7. I just made these yesterday for the first time, they all unfolded but were still delicious! I wish I had read the tips first and let them set a bit before baking. I will definitely make them again and let them rest. Thanks for sharing the recipe…and the tips!

    1. Hey Deb!

      The nice thing about having to do something over is that you get double the goodies. Thanks for the note and have fun with the next batch!

      – Joe

      1. I made these a second time, let them rest 5 minutes or so on the baking sheets before baking them…they came out perfect. I just made another batch of dough, will make them again tomorrow. Our neighbors love them and want the recipe. Yum.

  8. Terrific recipe with very helpful information. It took me a couple batches to get them to stay closed and I found that the thickness (or rather thinness) was the most important factor. I also found that flattening the sides a little helped create a seam that kept them closed better. I also found that you can take them out and gently recluse them with a spatula and if they cool that way they’ll at least look closed.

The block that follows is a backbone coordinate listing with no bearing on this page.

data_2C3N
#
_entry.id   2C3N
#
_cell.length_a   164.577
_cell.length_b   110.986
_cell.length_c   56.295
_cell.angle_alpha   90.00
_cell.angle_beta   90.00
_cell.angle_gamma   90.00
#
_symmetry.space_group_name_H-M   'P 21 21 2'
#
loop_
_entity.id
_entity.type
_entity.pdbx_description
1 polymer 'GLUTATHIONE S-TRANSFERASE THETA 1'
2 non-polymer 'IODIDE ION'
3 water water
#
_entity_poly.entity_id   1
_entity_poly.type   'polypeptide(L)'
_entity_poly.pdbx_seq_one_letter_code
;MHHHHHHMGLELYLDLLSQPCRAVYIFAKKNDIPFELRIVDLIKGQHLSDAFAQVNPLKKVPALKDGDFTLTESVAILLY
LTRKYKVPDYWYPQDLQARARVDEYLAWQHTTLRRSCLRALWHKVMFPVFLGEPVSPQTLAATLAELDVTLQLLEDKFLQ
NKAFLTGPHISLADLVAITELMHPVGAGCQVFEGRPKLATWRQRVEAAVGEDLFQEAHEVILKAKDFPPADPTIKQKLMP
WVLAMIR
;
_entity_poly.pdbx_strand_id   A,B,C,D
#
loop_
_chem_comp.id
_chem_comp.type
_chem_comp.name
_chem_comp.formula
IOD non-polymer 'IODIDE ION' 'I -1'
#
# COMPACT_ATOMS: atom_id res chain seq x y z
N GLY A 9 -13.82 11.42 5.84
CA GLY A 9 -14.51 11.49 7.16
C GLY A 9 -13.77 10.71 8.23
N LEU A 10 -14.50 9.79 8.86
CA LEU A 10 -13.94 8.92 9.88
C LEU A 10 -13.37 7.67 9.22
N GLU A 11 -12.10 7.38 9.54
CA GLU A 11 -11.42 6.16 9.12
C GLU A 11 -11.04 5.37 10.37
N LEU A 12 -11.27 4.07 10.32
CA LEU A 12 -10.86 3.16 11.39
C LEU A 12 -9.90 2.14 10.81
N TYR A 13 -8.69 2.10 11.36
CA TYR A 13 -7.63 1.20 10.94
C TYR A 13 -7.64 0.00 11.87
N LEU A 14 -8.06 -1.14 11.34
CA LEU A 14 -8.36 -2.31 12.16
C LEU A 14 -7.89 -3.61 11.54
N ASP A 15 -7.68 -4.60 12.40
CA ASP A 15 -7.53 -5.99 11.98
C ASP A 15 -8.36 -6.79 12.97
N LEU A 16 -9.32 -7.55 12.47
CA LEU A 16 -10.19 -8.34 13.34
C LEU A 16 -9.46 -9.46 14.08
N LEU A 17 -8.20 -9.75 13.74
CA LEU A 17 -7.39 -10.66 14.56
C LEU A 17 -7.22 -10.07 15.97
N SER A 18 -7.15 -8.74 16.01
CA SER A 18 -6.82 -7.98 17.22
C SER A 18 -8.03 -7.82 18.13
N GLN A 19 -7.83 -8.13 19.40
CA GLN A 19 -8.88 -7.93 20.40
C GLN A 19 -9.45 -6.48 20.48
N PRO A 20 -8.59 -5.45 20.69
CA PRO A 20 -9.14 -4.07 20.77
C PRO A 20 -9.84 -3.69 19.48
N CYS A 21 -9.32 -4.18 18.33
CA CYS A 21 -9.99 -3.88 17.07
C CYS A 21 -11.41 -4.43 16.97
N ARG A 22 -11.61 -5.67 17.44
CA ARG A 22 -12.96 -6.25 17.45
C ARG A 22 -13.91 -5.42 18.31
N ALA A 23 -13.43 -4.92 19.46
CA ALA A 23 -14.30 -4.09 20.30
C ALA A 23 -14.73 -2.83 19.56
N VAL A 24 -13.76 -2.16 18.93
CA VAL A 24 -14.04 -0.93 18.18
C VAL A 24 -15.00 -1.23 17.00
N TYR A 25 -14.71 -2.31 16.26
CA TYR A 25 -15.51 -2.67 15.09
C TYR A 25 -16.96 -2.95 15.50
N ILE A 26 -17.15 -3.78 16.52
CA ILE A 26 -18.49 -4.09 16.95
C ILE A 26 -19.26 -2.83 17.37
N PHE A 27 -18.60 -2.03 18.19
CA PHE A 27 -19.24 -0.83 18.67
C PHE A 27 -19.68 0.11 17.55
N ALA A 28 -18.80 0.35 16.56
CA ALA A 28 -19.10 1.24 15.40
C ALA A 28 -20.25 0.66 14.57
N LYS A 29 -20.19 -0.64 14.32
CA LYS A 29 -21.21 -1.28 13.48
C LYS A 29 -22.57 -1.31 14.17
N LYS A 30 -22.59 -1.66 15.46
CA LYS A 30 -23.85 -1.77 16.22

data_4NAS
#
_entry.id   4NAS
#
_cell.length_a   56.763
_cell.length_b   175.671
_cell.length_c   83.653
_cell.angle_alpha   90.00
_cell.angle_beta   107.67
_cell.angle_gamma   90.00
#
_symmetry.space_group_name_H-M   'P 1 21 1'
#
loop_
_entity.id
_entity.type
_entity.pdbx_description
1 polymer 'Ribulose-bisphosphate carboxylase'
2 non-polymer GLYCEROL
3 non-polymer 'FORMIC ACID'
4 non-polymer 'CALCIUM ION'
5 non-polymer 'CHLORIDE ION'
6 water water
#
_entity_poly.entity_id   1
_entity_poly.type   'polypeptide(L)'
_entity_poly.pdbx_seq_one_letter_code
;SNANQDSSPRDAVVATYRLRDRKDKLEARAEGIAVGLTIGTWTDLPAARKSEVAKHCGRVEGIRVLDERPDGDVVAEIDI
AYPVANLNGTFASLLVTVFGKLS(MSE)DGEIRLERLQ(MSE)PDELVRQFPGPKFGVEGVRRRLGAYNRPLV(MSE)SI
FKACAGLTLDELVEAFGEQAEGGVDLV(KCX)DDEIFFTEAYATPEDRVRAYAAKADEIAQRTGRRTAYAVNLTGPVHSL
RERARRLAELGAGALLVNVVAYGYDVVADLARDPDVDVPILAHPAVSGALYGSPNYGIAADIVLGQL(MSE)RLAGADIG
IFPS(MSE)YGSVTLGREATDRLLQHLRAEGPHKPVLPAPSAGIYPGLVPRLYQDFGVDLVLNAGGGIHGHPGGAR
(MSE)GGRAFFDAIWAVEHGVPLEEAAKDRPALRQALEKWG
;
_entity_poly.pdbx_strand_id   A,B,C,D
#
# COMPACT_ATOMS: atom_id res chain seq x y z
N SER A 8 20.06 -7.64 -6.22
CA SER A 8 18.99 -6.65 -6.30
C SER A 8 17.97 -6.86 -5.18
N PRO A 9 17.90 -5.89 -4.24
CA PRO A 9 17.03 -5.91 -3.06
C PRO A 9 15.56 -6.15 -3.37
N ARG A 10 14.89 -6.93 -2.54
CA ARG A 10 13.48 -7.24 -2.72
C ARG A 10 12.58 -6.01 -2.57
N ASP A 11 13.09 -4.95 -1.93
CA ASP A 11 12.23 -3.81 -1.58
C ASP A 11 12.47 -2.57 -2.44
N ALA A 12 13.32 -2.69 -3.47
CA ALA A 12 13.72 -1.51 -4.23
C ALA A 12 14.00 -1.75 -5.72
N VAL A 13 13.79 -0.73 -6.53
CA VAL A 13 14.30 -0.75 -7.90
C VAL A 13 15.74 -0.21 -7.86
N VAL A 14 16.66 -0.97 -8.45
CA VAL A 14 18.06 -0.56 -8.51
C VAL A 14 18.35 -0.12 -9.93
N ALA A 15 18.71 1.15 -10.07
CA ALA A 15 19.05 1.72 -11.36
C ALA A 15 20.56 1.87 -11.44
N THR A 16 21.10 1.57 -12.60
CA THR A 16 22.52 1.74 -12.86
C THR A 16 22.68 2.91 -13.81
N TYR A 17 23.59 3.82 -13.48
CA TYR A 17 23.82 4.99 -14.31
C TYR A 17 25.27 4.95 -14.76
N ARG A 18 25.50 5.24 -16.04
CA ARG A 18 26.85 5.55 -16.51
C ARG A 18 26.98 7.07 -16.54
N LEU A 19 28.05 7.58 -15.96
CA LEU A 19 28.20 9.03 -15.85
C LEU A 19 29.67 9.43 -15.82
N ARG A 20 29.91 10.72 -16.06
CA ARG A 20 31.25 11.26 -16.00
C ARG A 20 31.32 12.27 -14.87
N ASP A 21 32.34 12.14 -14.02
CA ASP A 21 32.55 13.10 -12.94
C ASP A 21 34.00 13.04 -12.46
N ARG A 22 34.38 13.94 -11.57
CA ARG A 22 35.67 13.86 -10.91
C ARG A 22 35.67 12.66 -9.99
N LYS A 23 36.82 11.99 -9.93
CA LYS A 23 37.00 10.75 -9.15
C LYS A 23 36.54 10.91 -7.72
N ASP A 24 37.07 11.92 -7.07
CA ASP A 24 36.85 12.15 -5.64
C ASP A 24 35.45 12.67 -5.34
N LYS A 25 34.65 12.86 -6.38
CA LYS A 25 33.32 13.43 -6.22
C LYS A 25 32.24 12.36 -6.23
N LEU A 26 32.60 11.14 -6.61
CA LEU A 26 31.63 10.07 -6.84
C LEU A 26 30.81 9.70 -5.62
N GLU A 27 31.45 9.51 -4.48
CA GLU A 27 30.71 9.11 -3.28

1. Good to know, Sue! Thanks for the information. And yes, rolling the dough thin also makes a difference, well put. I appreciate the comment!

      – Joe

  9. Hi Joe ! I am baking massive amounts of kolacky this holiday season and was wondering if the dough can be refrigerated for longer then 3 days? Also, is it possible to make, fill and freeze them, then bake them as needed? If so, would you defrost them first or cook them frozen. Just hoping to make things easier and not have to make some 40 dozen in one night. Thanks for your help.

    1. Hi Lois!